The sun isn’t even a pearl today—
its light diffused, strained gray
by winter haze—this the grayest
day so far, so when I enter the Wells
Fargo parking lot the last thing I expect
is to see the sun in the car next to mine.
I watch a woman make out with the sun,
and I’m jealous of the sun. Beautiful
beyond her desire—wanting the sun
so—she almost glows as she tugs
sweetness from his whiskers with
her teeth, and his drool runs down
her chin. I think the sun is a man,
but it’s hard to tell in this light. No,
it’s a mango, and I’m jealous of her.
Copyright © 2015 by Sean Hill. Originally published in Poem-a-Day on July 17, 2015, by the Academy of American Poets.
As a girl I made my calves into little drinking elephants,
I would stare at the wonder of their pumping muscles,
the sup of their leg-trunks. I resuscitated a bunny once
from my cat’s electric teeth. I was on neighborhood watch
to save animals, as many as I could. My damage was easy.
My plainspoken voice is a watercolor. I’m afraid of it
as I’m afraid of what the world will do to color. I don’t
think I’ve done much. A table leans against itself
to be a table. I hold nothing but this air. I give it off.
I want a literature that is not made from literature, says Bhanu.
Last night my legs ached a low-tone. I imagined the body
giving itself up for another system. Dandelions tickling
out of my knee. The meniscus a household of worms.
It is okay to bear. My apartment hums in a Rilke sense.
A pain blooms. I am told that it’s okay to forego details
of what happened. I am told it doesn’t matter now.
I want to write sentences for days. I want days to not
be a sentence. We put men in boxes and sail them away.
Justice gave me an amber necklace. I tried to swallow
as many as I could.
Copyright © 2015 by Natalie Eilbert. Originally published in Poem-a-Day on July 30, 2015, by the Academy of American Poets
I touch my palms to the floor
and granite rhinos surge up my arms
and lock in my shoulders.
Water flecks on my back
and my head is shaved
by bladed cream.
But then my time in my body is up
and it’s time for my mind:
It seeks wisdom
and the rhinos fall into a well,
their faces falling apart—
I want to know what their last words are
but their lips are fading into the purple.
I put my hands into the ground again
but rhinos come only for the body
and never for the mind.
I used to want infinite time with my thoughts.
Now I’d prefer to give all my time
to a body that’s dying
Copyright © 2015 by Max Ritvo. Originally published in Poem-a-Day on July 9, 2015, by the Academy of American Poets.
Out here the surf rewrites our silences.
This smell of ocean may never leave me;
our humble life or the sea a dark page
I am trying to turn: Today my mother’s words
sound final. And perhaps this is her first true thing.
Her hands have not been her hands
since she was twelve,
motherless and shucking whatever the sea
could offer, each day orphaned in the tide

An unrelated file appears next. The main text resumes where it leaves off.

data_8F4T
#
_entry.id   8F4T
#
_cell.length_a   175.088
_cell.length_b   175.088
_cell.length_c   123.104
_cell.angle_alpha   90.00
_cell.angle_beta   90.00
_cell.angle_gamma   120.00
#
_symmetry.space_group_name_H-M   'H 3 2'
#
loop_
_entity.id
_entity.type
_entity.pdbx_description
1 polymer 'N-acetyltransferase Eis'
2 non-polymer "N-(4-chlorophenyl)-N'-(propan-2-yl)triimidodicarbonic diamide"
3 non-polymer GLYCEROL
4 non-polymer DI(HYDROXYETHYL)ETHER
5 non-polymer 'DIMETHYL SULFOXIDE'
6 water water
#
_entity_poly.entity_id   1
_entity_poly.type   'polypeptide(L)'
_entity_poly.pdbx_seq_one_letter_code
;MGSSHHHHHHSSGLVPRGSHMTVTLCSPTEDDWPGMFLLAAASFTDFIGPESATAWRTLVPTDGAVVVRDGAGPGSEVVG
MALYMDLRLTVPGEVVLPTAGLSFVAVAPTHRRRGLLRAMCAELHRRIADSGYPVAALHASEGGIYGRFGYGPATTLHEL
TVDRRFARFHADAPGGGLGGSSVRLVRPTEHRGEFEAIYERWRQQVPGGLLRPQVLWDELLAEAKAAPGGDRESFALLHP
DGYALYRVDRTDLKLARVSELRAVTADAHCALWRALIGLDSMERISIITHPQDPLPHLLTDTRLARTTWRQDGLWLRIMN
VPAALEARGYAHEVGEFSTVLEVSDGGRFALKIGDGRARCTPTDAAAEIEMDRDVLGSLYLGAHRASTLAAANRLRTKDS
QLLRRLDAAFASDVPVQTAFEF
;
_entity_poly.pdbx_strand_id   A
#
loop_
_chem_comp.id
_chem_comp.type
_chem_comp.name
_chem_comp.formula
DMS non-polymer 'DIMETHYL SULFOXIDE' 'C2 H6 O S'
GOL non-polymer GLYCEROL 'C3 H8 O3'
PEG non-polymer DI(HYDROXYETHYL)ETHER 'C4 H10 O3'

of her own necessity—where the men-o-war
ballooned, wearing her face, her anchor of a heart
reaching, mooring for any blasted thing:
sea-roach and black-haired kelp, jeweled perch
or a drop of pearl made with her smallest self,
her night-prayers a hushed word of thanks.
But out here the salt-depths refuse tragedy.
This hand-me-down life burns sufficiently tragic—
here what was cannibal masters the colonial
curse, carved our own language of the macabre,
sucking on the thumb of our own disparity. Holding
her spliff in the wind, she probes and squalls,
trying to remember the face of her own mother,
our island or some strange word she once found
amongst the filth of sailors whose beds she made,
whose shoes she shined, whose guns
she cleaned, while the white bullet of America
ricocheted in her brain. Still that face she can’t recall
made her chew her fingernails, scratch the day down
to its blood, the rusty sunset of this wonder,
this smashed archipelago. Our wild sea-grape kingdom
overrun, gold and belonging in all its glory
to no one. How being twelve-fingered she took her father’s
fishing line to the deviation, and starved
of blood what grew savage and unwanted. Pulled
until they shriveled away, two hungry mouths
askance and blooming, reminding her
that she was still woman always multiplying
as life’s little nubs and dreams came bucking up
in her disjointed. How on the god-teeth
she cut this life, offered her hands and vessel
to be made wide, made purposeful,
her body opalescent with all our clamoring,
our bloodline of what once lived
and will live and live again.
In the sea’s one voice she hears her answer.
Beneath her gravid belly
my gliding hull
a conger eel.
Copyright © 2015 by Safiya Sinclair. Originally published in Poem-a-Day on June 17, 2015, by the Academy of American Poets.
Man shaped out of mud And made to speak and love— Let's stick in him a little whisperer, A bucket with two holes. Let's give him the Great Deceiver, A blood-stone. A church with a vaulted ceiling Where the White and Blue Niles meet. A dog who cries after dark. Everyone has a heart, Even the people who don't. It floats up like a beached whale in the autopsy. The heart has no sense of humor. It offers itself piteously like a pair of handcuffs, And is so clumsy that we turn away. The past Is a quarryful of marble statues With heads and genitals erased, But the heart is a muscle made of sharkbone and mutters, Resting place softened with hay Where all the cows come home, finally.
Copyright © 2012 by Monica Ferrell. Used with permission of the author.